T.G.I.F.: “I’m done.”

Onward to the night, which is to say insomnia, cell phone on the bedside table, the mind drilling away with yet more frantic interior list-making. Don’t forget! Remember to … Have you … Did you …? Whole decades can go this way—and have—not just in domestic detail, but awash in the brackish flotsam of endeavor, failure and success, responsibility and reward. My work, as I say with foolish vanity. Deadlines piled upon deadlines. That devilishly apt word deadline, the heart seizing as if shot, hands wringing for a reprieve—a week, a day? But delivering. Always delivering. You can count on me. That, in fact, is the problem…

What a surprise—to discover it’s all about leisure, apparently, this fugitive Real Life, abandoned all those years to the “limitless capacity for toil.” What a hard worker you are: always taken as a compliment. You can count on me. Smiling. Deadline met. Always. You should try meditating or maybe yoga, yoga’s good, someone suggested when I mentioned the fevered to-do lists, the sometimes alarming blood pressure readings, the dark-night-of-the-soul insomnia. But meditating is just another thing. Yoga? Another task, yet another item for the to-do list. I find I cannot add another item. I’m done.

~ Patricia Hampl, The Art of the Wasted Day (Published April 17, 2018)


Portrait: upne.com

Comments

  1. This is the sad truth for the majority of the working world. However, you know I decided long ago, to live on a island, and yes it meant huge sacrifice, a very long to-do-list, letting go and learning to meditate and be still, and learning yet again, to let go again and again. But eventually, I got a ticket and landed on the island. It’s an amazing place to live, and I’m glad I did the hard yards to get here. (The island.. Is in you. And it’s never easy to get to, but it’s worth every step!) 🌈✈️🌈💕🍃☀️🌈

    Liked by 6 people

  2. Echoes of my life before retirement. And oh, how I missed this for awhile thereafter. Until I discovered life – and began to define myself not as a road warrior, one who willingly played hurt – but as one who could embrace nobler pursuits, like being alive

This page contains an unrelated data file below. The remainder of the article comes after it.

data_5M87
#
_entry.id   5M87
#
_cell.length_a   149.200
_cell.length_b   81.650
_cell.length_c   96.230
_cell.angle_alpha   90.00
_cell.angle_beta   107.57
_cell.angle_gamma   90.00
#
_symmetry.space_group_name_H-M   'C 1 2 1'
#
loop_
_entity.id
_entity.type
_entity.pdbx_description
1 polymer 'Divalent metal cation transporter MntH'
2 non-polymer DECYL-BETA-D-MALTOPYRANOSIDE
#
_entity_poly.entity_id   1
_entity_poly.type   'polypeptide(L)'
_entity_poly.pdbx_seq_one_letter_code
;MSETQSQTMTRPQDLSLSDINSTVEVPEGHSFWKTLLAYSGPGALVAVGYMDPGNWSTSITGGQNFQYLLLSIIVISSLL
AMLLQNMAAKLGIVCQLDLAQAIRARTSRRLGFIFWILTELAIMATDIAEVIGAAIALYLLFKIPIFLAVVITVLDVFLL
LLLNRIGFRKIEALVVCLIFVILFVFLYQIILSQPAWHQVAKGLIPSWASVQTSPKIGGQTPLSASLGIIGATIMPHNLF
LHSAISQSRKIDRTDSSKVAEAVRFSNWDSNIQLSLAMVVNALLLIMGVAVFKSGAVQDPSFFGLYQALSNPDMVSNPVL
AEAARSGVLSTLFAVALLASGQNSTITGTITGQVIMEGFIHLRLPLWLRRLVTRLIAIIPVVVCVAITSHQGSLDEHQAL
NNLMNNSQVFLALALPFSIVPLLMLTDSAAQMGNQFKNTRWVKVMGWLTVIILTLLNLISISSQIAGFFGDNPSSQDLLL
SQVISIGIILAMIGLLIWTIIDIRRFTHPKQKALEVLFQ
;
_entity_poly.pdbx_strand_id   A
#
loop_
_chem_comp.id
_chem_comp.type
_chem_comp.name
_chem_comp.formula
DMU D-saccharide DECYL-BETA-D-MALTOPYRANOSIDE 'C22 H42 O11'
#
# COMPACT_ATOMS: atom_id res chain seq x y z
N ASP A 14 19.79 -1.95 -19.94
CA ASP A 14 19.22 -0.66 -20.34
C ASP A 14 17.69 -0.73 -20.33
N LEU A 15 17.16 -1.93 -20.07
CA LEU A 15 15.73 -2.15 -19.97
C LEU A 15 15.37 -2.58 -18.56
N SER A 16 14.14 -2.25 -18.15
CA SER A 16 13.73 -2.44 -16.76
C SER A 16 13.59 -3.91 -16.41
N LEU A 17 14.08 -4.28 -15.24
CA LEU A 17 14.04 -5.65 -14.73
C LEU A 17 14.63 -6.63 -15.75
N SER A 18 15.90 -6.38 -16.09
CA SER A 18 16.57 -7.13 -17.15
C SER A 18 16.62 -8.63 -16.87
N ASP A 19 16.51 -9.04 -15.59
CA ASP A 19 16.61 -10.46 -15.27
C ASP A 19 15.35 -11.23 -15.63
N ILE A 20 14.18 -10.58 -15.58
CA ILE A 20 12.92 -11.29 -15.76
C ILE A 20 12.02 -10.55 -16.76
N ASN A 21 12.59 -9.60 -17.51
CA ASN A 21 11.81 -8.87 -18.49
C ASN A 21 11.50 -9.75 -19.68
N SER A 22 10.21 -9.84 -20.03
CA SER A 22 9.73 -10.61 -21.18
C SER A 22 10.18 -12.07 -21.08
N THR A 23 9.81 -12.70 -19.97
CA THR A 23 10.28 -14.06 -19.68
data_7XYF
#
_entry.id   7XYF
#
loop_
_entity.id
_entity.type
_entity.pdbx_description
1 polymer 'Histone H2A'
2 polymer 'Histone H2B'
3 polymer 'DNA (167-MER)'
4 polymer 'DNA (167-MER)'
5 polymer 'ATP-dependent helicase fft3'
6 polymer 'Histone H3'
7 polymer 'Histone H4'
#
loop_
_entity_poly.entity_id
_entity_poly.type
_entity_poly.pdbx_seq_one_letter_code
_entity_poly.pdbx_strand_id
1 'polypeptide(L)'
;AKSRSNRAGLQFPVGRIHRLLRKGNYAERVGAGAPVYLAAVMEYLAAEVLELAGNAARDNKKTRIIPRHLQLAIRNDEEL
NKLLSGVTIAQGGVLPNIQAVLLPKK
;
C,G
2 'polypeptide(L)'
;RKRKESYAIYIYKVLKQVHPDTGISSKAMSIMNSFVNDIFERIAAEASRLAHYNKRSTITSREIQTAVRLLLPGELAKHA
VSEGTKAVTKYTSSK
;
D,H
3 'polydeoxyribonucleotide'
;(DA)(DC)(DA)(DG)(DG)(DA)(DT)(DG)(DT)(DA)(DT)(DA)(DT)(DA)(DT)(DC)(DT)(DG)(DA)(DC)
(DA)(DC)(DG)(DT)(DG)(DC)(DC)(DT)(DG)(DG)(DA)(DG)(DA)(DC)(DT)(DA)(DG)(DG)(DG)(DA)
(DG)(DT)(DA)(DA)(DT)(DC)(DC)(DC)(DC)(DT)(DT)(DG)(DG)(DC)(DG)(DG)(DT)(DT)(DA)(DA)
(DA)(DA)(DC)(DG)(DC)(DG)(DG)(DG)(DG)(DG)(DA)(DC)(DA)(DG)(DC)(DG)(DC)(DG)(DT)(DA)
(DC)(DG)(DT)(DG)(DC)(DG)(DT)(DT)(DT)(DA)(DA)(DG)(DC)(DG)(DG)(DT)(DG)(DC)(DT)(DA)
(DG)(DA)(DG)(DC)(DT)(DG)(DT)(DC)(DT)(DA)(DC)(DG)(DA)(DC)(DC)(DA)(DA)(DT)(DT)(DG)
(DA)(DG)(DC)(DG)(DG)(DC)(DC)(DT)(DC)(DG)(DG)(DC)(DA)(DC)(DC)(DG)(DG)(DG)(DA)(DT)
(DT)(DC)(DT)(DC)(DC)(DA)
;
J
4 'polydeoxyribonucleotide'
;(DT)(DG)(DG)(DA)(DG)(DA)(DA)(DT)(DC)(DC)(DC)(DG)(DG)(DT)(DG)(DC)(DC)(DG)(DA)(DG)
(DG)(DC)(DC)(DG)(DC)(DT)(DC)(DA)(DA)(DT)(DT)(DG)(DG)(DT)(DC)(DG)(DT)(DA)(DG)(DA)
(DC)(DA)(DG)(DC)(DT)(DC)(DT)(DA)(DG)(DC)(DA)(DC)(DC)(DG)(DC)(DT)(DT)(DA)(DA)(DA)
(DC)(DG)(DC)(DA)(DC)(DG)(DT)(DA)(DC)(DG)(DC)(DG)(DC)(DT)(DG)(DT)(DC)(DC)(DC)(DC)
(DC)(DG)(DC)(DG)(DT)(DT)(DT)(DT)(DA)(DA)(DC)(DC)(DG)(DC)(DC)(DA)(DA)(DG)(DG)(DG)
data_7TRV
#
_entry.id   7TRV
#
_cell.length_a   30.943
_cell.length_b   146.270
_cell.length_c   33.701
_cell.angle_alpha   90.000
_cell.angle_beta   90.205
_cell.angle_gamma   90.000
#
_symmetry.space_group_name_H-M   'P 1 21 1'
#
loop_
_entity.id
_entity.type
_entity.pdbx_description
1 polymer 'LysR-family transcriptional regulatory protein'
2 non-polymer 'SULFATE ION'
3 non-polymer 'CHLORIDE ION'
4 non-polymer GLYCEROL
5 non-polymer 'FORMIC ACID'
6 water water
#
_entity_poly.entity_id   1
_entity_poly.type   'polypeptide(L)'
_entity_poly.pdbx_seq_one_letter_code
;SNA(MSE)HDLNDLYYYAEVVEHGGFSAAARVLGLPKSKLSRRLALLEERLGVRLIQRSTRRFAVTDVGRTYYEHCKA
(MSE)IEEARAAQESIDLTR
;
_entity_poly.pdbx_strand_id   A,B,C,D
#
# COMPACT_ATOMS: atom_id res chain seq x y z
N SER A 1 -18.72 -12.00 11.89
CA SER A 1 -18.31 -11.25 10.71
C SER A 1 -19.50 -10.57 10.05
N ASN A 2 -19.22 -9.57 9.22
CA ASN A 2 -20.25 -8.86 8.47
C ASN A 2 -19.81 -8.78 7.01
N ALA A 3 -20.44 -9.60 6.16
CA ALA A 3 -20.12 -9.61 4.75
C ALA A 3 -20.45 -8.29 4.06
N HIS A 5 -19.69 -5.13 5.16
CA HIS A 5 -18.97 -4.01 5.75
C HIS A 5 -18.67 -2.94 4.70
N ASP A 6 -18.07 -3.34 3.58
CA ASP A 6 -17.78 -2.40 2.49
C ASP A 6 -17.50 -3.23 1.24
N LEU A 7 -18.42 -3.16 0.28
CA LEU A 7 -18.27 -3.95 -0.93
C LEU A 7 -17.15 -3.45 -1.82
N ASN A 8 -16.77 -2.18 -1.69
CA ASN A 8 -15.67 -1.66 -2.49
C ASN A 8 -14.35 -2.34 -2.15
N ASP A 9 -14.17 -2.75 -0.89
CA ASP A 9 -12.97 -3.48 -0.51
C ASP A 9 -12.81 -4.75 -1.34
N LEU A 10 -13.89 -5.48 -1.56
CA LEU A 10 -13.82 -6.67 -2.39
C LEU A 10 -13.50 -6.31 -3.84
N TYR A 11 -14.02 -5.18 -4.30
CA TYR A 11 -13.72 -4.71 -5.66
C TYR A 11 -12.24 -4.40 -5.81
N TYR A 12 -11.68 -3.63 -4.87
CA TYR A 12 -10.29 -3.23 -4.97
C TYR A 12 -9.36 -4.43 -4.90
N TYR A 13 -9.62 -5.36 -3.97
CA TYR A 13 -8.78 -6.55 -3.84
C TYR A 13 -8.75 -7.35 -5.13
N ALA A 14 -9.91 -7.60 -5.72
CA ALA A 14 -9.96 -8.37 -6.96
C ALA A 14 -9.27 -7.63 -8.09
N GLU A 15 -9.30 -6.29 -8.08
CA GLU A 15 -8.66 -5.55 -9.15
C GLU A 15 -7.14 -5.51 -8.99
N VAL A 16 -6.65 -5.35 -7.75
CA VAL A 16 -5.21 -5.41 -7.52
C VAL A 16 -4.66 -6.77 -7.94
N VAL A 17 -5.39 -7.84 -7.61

Liked by 3 people

    • Willingly play hurt. Beautifully stated Mimi.

      Like

    • “Wasn’t it Fitzgerald, St. Paul boy, first literary hero, who said bitterly toward the end of his life that “the natural state of the sentient adult is a qualified unhappiness”? By turns rhapsodic and vexed, he was more profoundly American in his ambition and his romance for the country—those boats against the current, the dark fields of the republic rolling on under the night—than he-man Hemingway with his fishing and hunting, his safaris and wars. Eventually, Fitzgerald was fed up with striving, with what he called “the bitch goddess of success.” In the depths of the Depression (his own and America’s) he wrote his “Crack-Up” essays when he couldn’t bear the effort anymore—“ my limitless capacity for toil.” Another deadline-beset soul.”

      ~ Patricia Hampl, The Art of the Wasted Day (Penguin Publishing Group. April 17, 2018)

      Liked by 2 people

  3. …. and I thought YOU had written that text 😉 So why do I feel it could have been you?
    Be careful with your life. After all, you’re not James Bond.

    Liked by 1 person

  4. This started to disappear slowly with Generation X and Millennials. They still deliver though. And they doubt them til the very end. And I think this is what they are here to teach.

    As to insomnia, I had two rough nights this will where all the sleep managed to get was 2 to 3 hours a night. I was sure I’ll suffer the following days at work. But, No! I was fine. I thought, “This must be how DK feels.” Then kame last night, I slept straight from 9 to 7 this morning. My heart beat is finally at a normal pace. The two days I didn’t sleep my heart was racing.